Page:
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Sgt Grit:

“We make our friends; we make our enemies; but God makes our next door neighbor.” Chesterton, Gilbert K.

Our younger brother, former Marine Cpl. Richard G. Merna, a Korean War veteran, died on July 4th last year (2006). Yesterday (August 7, 2007) would have been his 73rd birthday, so my wife and I, despite the over 100 degree heat, decided to visit him at the Quantico National Cemetery to personally wish him a “Happy Birthday.”

We stopped at a store for a plant, flag and “Happy Birthday Balloon.” When we got there the cemetery, in contrast to this past July 4th when we also visited, was pretty well austere. We noted several grounds people laboring in the very hot sun with weed eaters and others cutting the grass. One funeral for an Army veteran) was underway. (For anyone who may not be aware, Quantico National Cemetery located in Triangle, VA only a few miles from the Quantico Marine Base and National Museum of the Marine Corps, is a Department of Veterans Affairs cemetery for ALL veterans, not just Marines).

The grounds maintenance folks apparently had cleared the usually many decorated graves of older plants, flags and other ornaments left by loved ones. We planted our birthday presents, quietly said some brief prayers and birthday wishes, snapped a few pictures, and began our almost 100-mile (round-trip) drive home.

As we drove slowly through the cemetery toward the main gate, noting with pride all of Richard’s “neighbors,” I spotted a beautiful scene of a park bench and some trees, and told my wife I was going to stop and take a picture of that serene scene amidst the many graves around it. Walking toward the bench I noted a headstone with a vase of flowers that had fallen over and righted it–by pure chance it was another Marine Corporal’s headstone.

As I was about to get back into my car (and as pure luck would have it), I couldn’t believe my eyes when I saw a headstone in the front row facing the road and only a few feet from my parked car; it had a Christian Cross and this inscription:

“Lewis William WALT, GEN US Marine Corps WWII KO (Korea of course), VIETNAM Feb 16 1913 – Mar 26 1989, Navy Cross, Silver Star, PH).”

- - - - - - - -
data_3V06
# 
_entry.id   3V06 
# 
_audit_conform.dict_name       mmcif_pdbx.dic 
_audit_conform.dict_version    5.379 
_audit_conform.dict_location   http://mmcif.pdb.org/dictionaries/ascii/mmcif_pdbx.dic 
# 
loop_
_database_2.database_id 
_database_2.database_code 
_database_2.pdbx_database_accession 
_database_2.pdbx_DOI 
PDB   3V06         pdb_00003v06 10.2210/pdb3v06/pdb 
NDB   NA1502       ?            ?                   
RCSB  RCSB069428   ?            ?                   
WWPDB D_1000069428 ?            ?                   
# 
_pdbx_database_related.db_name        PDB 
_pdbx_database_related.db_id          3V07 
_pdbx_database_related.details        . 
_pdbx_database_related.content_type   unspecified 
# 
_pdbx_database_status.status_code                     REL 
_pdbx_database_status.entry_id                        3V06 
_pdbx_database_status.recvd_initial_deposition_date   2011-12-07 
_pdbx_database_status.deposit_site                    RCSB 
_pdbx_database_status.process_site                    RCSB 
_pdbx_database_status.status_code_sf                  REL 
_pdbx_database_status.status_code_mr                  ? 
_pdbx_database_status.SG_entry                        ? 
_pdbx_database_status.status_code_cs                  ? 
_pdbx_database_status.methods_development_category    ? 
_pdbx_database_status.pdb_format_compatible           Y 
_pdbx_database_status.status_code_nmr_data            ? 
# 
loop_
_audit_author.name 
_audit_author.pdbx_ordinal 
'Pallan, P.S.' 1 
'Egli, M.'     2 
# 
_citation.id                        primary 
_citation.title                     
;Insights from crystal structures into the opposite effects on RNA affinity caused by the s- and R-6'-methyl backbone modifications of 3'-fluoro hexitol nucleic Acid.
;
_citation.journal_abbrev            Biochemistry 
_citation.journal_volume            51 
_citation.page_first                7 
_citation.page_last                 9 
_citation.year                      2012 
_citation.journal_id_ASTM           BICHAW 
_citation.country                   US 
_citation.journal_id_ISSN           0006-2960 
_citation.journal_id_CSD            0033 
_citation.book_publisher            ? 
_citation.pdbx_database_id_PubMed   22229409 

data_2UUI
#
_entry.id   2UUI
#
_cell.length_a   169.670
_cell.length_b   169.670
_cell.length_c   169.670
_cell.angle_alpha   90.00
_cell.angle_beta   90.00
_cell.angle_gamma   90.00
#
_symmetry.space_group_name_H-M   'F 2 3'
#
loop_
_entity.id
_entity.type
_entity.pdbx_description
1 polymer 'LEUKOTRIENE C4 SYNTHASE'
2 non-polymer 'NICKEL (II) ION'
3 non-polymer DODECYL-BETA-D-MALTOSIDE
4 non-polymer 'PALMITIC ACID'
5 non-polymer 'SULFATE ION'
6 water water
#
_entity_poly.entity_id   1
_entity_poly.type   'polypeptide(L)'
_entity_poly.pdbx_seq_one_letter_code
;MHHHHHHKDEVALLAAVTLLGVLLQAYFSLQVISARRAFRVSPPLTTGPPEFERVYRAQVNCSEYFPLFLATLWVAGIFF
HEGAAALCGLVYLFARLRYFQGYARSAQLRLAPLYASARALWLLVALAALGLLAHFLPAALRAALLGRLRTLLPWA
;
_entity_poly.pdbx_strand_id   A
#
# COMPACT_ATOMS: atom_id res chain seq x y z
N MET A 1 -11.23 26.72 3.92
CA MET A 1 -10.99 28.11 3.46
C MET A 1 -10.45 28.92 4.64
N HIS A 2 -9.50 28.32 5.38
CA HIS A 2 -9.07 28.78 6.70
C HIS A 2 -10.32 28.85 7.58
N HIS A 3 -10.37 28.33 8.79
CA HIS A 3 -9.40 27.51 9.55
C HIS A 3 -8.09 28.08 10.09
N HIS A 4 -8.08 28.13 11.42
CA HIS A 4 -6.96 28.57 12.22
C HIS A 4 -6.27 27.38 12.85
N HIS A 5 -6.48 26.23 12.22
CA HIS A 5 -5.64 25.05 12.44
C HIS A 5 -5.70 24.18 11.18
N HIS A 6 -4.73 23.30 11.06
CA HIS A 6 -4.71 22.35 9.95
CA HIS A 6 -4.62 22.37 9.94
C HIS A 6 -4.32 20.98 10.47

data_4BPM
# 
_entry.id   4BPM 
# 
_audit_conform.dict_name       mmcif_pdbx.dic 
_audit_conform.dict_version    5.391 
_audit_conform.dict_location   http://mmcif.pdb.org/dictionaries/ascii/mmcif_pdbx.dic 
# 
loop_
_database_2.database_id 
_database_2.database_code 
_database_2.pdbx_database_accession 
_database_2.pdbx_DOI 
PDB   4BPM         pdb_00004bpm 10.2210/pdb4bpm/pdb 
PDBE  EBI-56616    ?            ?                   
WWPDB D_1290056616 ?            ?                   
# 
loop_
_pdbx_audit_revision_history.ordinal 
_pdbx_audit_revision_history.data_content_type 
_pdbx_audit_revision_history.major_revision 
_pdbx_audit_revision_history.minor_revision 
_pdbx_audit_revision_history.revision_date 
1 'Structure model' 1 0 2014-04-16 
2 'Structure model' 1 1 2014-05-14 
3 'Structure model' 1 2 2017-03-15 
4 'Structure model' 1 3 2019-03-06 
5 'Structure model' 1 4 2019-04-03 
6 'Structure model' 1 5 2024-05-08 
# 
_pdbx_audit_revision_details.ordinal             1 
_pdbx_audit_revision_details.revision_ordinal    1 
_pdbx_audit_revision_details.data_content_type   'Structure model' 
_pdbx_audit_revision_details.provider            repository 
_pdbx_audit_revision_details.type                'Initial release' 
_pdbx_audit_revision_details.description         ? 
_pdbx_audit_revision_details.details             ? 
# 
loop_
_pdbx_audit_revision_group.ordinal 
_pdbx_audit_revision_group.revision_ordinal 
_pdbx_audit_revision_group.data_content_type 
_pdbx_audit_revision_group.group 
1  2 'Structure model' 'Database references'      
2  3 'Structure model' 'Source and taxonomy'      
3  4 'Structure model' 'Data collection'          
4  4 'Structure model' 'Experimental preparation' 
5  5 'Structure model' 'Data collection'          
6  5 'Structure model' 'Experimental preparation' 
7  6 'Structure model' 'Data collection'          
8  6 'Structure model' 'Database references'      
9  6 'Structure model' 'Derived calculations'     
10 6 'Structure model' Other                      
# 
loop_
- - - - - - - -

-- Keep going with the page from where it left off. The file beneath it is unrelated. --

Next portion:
(What the headstone did not reveal was that Gen. Walt had earned two Navy Cross Medals, one for leading a battalion of the 5th Marines on Guadalcanal, the second, also as a Battalion Commander, at the landings at Peleliu. He of course had other distinguished awards, but there is room on a headstone for only the more prominent decorations).

Just getting over the surprise of seeing this headstone, I glanced to my left and was again caught unaware by the headstone on the immediate left of Gen. Walt’s, with this inscription:

“Nancy WALT 2ND LT US Army WWII Jun 27 1917 ? Apr 16 2000, Loved By All Who Knew Her.”

Nancy Walt was a former wife of General Walt, and cared for him as an Army Nurse when he was wounded in WWII, and they were married for many years after that. (The General subsequently remarried).

To say I was “moved” is an understatement. I not only worked for Gen. Walt at HQMC but more significantly I was in both the 1st (W-1-5) and 2nd (E-2-5) Battalions of the 5th Marine Regiment in Korea (1952-1953) when then “Colonel Walt” was the Regimental Commander. This highly-decorated Marine combat veteran went on to earn four stars and serve as our Assistant Commandant of the Marine Corps.

Here were two more “neighbors” of our brother Richard (another Brother James served in 1stBn, 5th Marines with me) resting peacefully on an otherwise hot, quiet day among thousands of fellow veterans of the Army, Navy, Marine Corps, Air Force, Coast Guard, and the various National Guard and Reserve Units of our Armed Forces. Rank plays no favorites in this hallowed ground?what they all share in common is devotion to God, Family and Country, courage, patriotism, and immense pride for their service in the fighting forces of the United States.

My wife watched silently as I repeated what I had done for my brother Richard; I knelt at both Walt graves and said a silent prayer, and also thanked them for their outstanding service to our Country and to our Corps. (See attached pictures—the date on them of 6Aug should have been 7Aug).

One proud (but related) aside: the current Commanding Officer of the 1stBn, 5th Marines is a veteran of Desert Storm and Iraq. He is my Brother Jim’s son, and my nephew, LtCol. John G. Merna, United States Marine Corps! I know General Walt is smiling down on John as he prepares his Marines for yet another battle.

Semper Fidelis,
Gerald F. Merna
1stLt USMC (Retired)
Vietnam: 1966-1967

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